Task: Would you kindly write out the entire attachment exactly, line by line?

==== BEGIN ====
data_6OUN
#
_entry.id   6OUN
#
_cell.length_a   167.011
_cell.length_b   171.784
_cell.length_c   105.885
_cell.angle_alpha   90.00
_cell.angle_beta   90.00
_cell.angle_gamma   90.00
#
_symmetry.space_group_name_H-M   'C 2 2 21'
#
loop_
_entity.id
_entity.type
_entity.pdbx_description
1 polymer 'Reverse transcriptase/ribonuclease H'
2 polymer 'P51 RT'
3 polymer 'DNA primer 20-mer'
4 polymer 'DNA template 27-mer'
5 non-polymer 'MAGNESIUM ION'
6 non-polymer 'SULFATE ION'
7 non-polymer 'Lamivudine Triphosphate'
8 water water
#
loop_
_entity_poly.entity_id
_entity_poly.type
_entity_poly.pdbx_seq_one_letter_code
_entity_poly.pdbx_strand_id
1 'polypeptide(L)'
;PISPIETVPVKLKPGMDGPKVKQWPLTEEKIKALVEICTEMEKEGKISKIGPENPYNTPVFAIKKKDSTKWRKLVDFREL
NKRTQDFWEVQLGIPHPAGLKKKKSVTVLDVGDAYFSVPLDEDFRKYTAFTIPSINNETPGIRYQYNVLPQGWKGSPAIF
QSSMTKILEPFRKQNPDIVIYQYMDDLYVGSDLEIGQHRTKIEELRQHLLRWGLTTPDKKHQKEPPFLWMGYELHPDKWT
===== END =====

data_6OUN
#
_entry.id   6OUN
#
_cell.length_a   167.011
_cell.length_b   171.784
_cell.length_c   105.885
_cell.angle_alpha   90.00
_cell.angle_beta   90.00
_cell.angle_gamma   90.00
#
_symmetry.space_group_name_H-M   'C 2 2 21'
#
loop_
_entity.id
_entity.type
_entity.pdbx_description
1 polymer 'Reverse transcriptase/ribonuclease H'
2 polymer 'P51 RT'
3 polymer 'DNA primer 20-mer'
4 polymer 'DNA template 27-mer'
5 non-polymer 'MAGNESIUM ION'
6 non-polymer 'SULFATE ION'
7 non-polymer 'Lamivudine Triphosphate'
8 water water
#
loop_
_entity_poly.entity_id
_entity_poly.type
_entity_poly.pdbx_seq_one_letter_code
_entity_poly.pdbx_strand_id
1 'polypeptide(L)'
;PISPIETVPVKLKPGMDGPKVKQWPLTEEKIKALVEICTEMEKEGKISKIGPENPYNTPVFAIKKKDSTKWRKLVDFREL
NKRTQDFWEVQLGIPHPAGLKKKKSVTVLDVGDAYFSVPLDEDFRKYTAFTIPSINNETPGIRYQYNVLPQGWKGSPAIF
QSSMTKILEPFRKQNPDIVIYQYMDDLYVGSDLEIGQHRTKIEELRQHLLRWGLTTPDKKHQKEPPFLWMGYELHPDKWT